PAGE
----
Review: The Automatic Millionaire by David Bach

the automatic millionaire

David Bach’s book The Automatic Millionaire has one of the most controversial titles of any personal finance book. The front cover makes claims that resemble a get-rich-quick  infomercial: Follow one rule and become a millionaire…automatically. According to The Automatic Millionaire, anyone can secure a bright financial future in just one hour.

It sounds too good to be true, but most financial experts agree with its no-nonsense advice: Save money and “pay yourself first.”

Pay Yourself First

Bach’s philosophy hinges on the idea that human beings are–at their core–undisciplined, easily distracted and lazy. These are the reasons why most people fail at budgeting, but they’re also the reasons why the concept of paying yourself first works so well.

Paying yourself first is the reverse of budgeting. Bach’s method includes setting up multiple savings accounts (including maxing out your 401(k) if you can!) and making sure your money goes to all of your future goals before it even reaches your hands.

After learning the pay yourself first method, I set up an online savings account that I couldn’t access with my regular debit card. I also set up automatic transfers to that account each payday. With my hard-earned money squirreled away and out of reach, I wasn’t tempted to spend what I didn’t have and quickly built up a surprisingly large savings.

Did my lifestyle suffer with this method? Not at all. I didn’t miss the money because I never saw it.

Advice That Works for Anyone

I first read The Automatic Millionaire at the recommendation of a friend who had been through bankruptcy and was working to get his financial life back on track. Although our financial pictures were very different, I still found Automatic Millionaire just as applicable to my situation.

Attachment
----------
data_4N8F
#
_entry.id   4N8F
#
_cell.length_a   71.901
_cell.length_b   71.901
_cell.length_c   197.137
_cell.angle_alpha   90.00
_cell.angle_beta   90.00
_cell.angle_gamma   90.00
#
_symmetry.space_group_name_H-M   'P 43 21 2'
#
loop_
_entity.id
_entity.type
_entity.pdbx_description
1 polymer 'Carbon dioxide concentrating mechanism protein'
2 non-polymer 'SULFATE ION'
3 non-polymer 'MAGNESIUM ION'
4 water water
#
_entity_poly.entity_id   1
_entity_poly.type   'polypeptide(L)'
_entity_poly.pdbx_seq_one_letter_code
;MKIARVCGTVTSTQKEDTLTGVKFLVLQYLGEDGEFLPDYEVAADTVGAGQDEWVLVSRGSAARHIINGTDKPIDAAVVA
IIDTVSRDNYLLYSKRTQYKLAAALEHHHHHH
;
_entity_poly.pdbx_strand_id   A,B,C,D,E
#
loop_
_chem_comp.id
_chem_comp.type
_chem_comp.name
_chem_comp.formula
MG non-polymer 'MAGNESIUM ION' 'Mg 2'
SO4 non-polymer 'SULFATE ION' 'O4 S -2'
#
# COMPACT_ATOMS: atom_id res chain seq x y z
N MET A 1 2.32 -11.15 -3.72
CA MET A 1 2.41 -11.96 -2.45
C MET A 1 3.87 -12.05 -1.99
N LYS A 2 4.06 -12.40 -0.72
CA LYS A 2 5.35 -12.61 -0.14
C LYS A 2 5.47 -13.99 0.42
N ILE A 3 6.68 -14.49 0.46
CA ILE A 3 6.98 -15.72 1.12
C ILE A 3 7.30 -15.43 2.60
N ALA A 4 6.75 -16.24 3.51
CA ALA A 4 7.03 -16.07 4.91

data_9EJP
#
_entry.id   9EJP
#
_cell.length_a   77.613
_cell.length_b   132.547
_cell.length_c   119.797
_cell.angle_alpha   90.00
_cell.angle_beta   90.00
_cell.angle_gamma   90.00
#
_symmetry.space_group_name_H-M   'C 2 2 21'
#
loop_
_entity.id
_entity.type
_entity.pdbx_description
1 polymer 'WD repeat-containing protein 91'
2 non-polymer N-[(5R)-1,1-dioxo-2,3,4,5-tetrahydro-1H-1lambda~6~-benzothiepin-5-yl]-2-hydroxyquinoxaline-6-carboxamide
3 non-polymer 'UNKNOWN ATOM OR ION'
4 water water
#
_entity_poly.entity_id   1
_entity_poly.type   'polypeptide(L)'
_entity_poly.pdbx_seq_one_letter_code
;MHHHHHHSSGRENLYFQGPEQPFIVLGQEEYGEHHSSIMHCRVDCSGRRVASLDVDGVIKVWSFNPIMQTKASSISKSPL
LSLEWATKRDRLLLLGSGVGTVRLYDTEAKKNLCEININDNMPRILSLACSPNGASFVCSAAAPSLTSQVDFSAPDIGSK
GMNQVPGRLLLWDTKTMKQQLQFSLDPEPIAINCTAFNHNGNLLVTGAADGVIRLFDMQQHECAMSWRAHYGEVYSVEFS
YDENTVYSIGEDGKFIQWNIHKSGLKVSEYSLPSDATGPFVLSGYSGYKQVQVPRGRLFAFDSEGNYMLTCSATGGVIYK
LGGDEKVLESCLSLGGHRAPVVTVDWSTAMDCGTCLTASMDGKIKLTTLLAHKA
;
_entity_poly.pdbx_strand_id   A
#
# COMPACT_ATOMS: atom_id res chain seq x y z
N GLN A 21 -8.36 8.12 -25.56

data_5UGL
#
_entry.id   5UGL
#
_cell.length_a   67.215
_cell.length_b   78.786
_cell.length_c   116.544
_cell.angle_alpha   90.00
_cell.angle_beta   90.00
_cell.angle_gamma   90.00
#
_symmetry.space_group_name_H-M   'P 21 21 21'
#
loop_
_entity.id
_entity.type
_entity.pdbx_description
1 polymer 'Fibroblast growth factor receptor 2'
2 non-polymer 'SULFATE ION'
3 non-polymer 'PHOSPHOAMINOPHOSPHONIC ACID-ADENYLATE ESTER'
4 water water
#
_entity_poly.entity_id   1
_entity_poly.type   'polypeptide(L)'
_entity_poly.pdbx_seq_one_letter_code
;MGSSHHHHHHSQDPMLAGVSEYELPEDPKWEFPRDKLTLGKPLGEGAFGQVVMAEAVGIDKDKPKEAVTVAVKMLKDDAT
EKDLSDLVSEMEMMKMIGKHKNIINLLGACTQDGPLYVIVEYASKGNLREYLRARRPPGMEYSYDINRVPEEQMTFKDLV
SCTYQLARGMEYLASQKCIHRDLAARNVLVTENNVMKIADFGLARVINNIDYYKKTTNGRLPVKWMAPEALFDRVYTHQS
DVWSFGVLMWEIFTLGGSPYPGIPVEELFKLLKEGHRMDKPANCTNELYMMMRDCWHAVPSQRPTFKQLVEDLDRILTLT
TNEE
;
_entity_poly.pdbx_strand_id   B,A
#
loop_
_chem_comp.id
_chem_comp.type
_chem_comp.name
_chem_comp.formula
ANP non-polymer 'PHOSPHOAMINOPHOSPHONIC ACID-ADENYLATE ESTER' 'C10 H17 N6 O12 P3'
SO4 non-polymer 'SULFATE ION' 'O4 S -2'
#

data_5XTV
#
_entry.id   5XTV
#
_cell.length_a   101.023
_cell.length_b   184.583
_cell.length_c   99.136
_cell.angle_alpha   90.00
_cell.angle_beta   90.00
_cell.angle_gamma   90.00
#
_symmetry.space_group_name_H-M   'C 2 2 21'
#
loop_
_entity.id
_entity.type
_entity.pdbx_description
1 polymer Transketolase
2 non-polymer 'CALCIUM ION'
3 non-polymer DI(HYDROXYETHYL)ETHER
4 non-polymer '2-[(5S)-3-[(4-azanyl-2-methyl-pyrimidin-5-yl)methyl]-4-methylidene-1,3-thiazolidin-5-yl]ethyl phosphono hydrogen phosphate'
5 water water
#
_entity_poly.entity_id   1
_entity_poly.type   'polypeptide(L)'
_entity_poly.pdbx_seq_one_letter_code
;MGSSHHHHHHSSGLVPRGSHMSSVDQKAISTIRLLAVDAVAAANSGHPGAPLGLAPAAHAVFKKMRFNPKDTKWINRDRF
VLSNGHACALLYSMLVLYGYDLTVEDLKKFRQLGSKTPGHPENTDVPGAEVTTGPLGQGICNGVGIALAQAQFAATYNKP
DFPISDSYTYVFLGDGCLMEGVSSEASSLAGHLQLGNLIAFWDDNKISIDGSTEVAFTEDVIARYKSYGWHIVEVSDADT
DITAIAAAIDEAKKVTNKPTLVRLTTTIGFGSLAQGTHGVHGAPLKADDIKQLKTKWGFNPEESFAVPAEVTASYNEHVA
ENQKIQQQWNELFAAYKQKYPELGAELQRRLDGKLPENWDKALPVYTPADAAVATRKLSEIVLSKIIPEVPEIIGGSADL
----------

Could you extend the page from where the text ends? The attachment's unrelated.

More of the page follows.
In the second chapter of the book, Bach introduces the “Latte Factor”–his term for everyday spending that keeps you from reaching your long-term goals.

Each person has their own Latte Factor that doesn’t necessarily come in the form of espresso. For me, lattes are a weekly treat that I would have a hard time giving up, but this chapter forced me to reevaluate other purchases like lunches out and online shopping, to figure out where I could come up with some extra bucks.

No matter where you’re starting from, David Bach truly believes that ANYONE can afford to pay themselves first.

The Automatic Millionaire: A Powerful One-Step Plan to Live and Finish Rich

Saving For Your Dreams

At age 26, saving for retirement seems like a distant and less-than-exciting goal. However, The Automatic Millionaire goes beyond retirement planning and includes a Dream Fund. The dream fund can be used for anything from a new laptop to an exotic vacation, anything that gets YOU excited about saving money and conquering your Latte Factor.

With The Automatic Millionaire, your money isn’t just going to boring things like retirement and mortgage payments (although by following this method, you’ll pay off your mortgage years early and retire a millionaire!). The plan includes the Dream Fund, a rainy-day fund and even charitable giving. It’s about enjoying your life today while building stability for the future.

David Bach explains the benefits of automating your finances

  • K.C

    I agree with automating savings and some bill payments, but automatic payment of credit cards and utility bills can be problematic. Bills that are not a fixed amount each month such as credit card bills and utilities should be reviewed prior to payment to confirm they are correct. Otherwise, fraudulent charges, mistakes, and errors will go unnoticed until after the money has been withdrawn from the checking account, if they are caught at all. It is much easier to get mistakes corrected BEFORE a bill is paid than after when the payee already has your money.

    Sometimes the easy way is not the most prudent way.